Optically stabilized reflectors are demonstrated in this dissertation. These systems consist of a cholesteric liquid crystal with temperature sensitive helix pitch, in combination with a light absorbing dye. Light entering the liquid crystal is absorbed by the dye, generating heat which raises the temperature of the liquid crystal. The resulting change in the pitch length of the cholesteric causes an increase in its reflectivity, reducing the intensity of light absorbed by the dye. This negative feedback stabilizes the reflector for a given light intensity. The device provides a reflectivity which increases with increasing intensity of incident light. Two configurations of this device are demonstrated both in experimental measurements and in mathematical models. Additionally, a new kind of liquid crystal-polymer composite system is introduced. This system is made by dissolving 8% ~ 20% of acrylate monomers into thermotropic liquid crystals, and then photopolymerizing the homogeneous mixture. Electro-optical effects in nematic gels are studied. These nematic gels show different qualities from those of ordinary nematics and polymer stabilized liquid crystals. By using conoscopic method to measure the birefringence of this system under an electric field, certain gel properties can be understood. A piezoelectric effect in cholesteric gels is also demonstrated. When a shear stress is applied to a cholesteric gel in the direction perpendicular to its helical axis, a polarization can be induced in the direction perpendicular to both the stress and the helix. This experimental observation agrees with the theory proposed by Pelcovits and Meyer.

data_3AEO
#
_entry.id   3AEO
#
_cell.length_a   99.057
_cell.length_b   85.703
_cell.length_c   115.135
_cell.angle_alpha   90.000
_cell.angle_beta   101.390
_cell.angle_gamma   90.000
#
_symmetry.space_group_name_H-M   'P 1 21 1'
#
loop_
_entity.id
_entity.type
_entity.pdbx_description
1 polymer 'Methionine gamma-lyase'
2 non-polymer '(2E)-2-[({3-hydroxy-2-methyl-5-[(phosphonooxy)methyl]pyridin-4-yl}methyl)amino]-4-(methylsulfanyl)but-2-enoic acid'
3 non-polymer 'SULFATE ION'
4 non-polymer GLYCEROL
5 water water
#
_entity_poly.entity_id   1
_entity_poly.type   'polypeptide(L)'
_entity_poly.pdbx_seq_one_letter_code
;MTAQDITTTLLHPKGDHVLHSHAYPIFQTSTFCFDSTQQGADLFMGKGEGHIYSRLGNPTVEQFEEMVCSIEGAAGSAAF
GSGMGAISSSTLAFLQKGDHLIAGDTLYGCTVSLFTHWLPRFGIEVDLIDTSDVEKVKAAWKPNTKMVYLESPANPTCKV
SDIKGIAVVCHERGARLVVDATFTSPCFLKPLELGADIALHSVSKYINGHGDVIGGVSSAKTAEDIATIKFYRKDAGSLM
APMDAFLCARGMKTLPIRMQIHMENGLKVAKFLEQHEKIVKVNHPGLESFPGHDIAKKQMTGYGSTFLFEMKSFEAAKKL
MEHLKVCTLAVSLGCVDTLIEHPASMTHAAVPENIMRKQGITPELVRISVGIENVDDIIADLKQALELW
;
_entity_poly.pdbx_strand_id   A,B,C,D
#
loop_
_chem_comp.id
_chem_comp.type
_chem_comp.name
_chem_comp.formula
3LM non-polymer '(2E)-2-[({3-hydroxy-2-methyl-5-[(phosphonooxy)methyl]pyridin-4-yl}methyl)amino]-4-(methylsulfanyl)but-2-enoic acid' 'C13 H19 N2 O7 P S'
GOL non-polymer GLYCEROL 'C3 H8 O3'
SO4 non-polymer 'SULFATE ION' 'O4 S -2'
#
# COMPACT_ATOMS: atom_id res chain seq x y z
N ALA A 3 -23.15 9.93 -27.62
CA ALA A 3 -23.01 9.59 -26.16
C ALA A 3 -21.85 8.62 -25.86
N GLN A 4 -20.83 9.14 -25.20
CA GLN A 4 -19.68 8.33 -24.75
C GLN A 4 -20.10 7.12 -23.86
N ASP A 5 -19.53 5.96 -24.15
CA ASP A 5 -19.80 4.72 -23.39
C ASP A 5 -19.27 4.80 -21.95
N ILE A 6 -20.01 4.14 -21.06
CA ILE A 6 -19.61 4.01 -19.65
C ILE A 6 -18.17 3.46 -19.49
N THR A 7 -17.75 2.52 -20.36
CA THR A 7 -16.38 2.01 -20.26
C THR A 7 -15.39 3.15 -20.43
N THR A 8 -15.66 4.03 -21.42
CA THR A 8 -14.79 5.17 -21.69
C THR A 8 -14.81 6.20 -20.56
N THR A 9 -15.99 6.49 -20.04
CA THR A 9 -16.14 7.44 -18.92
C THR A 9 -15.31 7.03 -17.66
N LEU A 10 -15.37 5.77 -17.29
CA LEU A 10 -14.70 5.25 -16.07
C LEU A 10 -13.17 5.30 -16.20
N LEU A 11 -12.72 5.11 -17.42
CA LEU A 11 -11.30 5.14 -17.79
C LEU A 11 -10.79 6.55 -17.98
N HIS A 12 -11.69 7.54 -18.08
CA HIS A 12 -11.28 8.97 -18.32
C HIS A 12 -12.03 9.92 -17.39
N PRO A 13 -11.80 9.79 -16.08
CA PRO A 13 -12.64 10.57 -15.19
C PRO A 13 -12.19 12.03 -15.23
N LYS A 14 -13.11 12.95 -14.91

- Pub Date:
- May 1997
- Physics: Condensed Matter, Physics: Electricity and Magnetism, Physics: Optics